New service for markets as yet Wells Fargo internet banking undefined. These innovations launched in may 1995 are usually driven by information and computer based technologies New service in a market that is Mondex USA, a subsidiary of already served by existing MasterCard international, that services designs and distributes smart cards for retail transactions New service offering to existing customers of an organization (Although the service may be available from other companies A bank offers Credit card facility to its current customers

Start-up business

New services for the market presently served

New service category Service line extensions

Descriptions (Incremental innovations) Augmentations of the existing service line such as adding new menu items, new routes, and new courses

examples Singapore Airlines first-class airport check-in in a special exclusive lounge

Service improvements

Changes in features of services Delta Airlines use the ATM like that are currently being offered kiosks to distribute boarding passes to passengers The most common of all new services, these are modest forms of visible changes that have an impact on customer perceptions, emotions, and attitudes. Style changes not change the service fundamentally, only its appearances Funeral homes, such as Calvary Mortuary in Los Angeles, now offer abbreviated ceremonies that celebrate life instead of mourn death, full-service flower shops, and facilities with more pastels, bighted walls, and more windows and lights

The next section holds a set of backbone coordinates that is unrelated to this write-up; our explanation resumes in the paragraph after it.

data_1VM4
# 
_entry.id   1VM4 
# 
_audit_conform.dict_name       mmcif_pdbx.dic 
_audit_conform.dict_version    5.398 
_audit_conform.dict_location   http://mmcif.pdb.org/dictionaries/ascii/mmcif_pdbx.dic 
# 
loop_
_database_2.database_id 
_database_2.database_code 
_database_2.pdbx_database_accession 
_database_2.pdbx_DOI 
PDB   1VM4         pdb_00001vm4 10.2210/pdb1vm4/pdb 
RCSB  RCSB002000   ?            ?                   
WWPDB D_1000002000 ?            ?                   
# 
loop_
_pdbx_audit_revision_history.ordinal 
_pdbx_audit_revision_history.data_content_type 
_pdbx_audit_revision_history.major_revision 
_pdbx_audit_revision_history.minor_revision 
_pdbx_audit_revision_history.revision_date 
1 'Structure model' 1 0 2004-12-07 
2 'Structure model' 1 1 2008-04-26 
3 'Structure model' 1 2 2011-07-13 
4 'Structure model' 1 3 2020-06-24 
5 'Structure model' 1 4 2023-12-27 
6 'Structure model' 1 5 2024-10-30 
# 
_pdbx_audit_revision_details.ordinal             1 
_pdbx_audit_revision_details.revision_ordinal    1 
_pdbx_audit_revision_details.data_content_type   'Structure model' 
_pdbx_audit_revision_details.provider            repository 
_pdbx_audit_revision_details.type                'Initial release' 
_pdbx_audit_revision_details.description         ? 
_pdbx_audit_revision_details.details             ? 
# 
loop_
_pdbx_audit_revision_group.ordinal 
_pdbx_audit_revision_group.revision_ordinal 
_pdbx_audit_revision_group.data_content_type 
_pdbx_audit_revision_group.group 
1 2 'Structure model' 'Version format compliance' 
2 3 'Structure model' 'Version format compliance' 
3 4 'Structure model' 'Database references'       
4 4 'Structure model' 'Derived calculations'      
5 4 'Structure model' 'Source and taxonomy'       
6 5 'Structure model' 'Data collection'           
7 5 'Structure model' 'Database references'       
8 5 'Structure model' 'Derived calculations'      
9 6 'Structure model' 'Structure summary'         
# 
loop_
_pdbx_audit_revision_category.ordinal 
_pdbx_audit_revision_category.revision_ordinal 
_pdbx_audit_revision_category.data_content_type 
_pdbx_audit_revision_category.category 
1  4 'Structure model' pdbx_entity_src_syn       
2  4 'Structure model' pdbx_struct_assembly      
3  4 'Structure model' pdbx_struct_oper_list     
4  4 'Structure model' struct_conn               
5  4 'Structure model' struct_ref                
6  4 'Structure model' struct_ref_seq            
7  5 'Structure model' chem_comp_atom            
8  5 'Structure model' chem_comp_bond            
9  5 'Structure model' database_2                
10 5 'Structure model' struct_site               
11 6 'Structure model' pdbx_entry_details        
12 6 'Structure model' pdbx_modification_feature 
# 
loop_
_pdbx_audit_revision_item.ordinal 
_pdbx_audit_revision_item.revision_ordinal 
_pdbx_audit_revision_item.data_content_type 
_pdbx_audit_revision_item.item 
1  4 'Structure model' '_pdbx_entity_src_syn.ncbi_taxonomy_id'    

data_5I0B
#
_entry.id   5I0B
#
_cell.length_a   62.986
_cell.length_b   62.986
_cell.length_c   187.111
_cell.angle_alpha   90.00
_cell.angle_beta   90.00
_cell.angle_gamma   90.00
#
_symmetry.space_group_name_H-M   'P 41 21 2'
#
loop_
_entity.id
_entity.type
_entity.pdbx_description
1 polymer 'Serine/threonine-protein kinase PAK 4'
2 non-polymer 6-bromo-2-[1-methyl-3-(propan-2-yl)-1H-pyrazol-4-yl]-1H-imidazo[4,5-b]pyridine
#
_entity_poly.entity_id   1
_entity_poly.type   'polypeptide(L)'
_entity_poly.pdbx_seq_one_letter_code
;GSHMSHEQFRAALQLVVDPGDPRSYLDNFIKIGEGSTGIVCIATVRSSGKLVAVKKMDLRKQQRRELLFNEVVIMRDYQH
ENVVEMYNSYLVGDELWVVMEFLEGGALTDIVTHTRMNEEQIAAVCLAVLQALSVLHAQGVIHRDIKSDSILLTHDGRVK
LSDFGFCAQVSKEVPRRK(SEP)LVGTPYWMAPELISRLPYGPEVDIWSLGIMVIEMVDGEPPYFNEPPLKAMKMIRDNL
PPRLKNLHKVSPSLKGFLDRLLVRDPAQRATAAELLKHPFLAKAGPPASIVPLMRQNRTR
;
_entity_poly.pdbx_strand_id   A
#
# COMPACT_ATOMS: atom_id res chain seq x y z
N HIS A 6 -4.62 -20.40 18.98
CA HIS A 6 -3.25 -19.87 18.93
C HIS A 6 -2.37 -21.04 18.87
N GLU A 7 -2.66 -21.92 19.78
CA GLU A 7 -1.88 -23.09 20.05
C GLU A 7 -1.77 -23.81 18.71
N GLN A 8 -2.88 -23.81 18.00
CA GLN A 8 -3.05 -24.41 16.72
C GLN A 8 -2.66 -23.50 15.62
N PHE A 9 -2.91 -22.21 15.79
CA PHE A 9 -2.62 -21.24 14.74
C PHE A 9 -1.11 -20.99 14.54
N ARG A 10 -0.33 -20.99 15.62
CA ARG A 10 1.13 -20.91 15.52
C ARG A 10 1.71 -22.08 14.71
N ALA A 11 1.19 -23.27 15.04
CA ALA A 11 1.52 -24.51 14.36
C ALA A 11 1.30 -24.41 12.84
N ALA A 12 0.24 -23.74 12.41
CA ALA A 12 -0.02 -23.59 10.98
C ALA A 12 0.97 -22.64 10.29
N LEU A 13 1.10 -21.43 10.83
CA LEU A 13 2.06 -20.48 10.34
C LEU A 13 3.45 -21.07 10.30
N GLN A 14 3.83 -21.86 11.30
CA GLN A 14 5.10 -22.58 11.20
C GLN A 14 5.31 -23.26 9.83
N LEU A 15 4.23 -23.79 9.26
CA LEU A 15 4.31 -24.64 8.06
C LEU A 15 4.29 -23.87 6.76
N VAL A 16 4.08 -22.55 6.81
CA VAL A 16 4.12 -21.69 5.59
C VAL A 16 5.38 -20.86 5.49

Style changes (perceptual)

Source of Technology
Power/energy

Service Example
Jet aircraft Nuclear energy Hotel reception area Enclosed sports stadium Photochromic glass Synthetic engine oil Just-in-time (JIT) Six Sigma E-commerce Satellite TV

Service Industry Impact


International flight is feasible Less dependence on fossil fuel Feeling of grandeur/spaciousness Year-around use Energy conservation Fewer oil changes Reduce supply-chain inventories Institutionalize quality effort Increase market to world-wide Alternative to cable TV

Facility design

Materials

Methods

Information

Business strategy development or review New service strategy development

Front-end Planning

Idea generation
Screen ideas against new service strategy

Concept development and evaluation


Test concept with customers and employees

Business analysis
Test for profitability and feasibility

Service development and testing


Conduct service prototype test

Implementation

Market testing
Test service and other marketing-mix elements

Commercialization Postintroduction evaluation

Markets Offerings
Current Customers New Customers

Existing Services

Share building

Market development

New Services

Service development

Diversification

Full-scale launch Post-launch review

Full Launch

Enablers

Development
Formulation of new services objective / strategy Idea generation and screening Concept development and testing

People
Service design and testing Process and system design and testing Marketing program design and testing Personnel training Service testing and pilot run Test marketing

Product

Technology
Tools

Systems

Design

Analysis
Business analysis Project authorization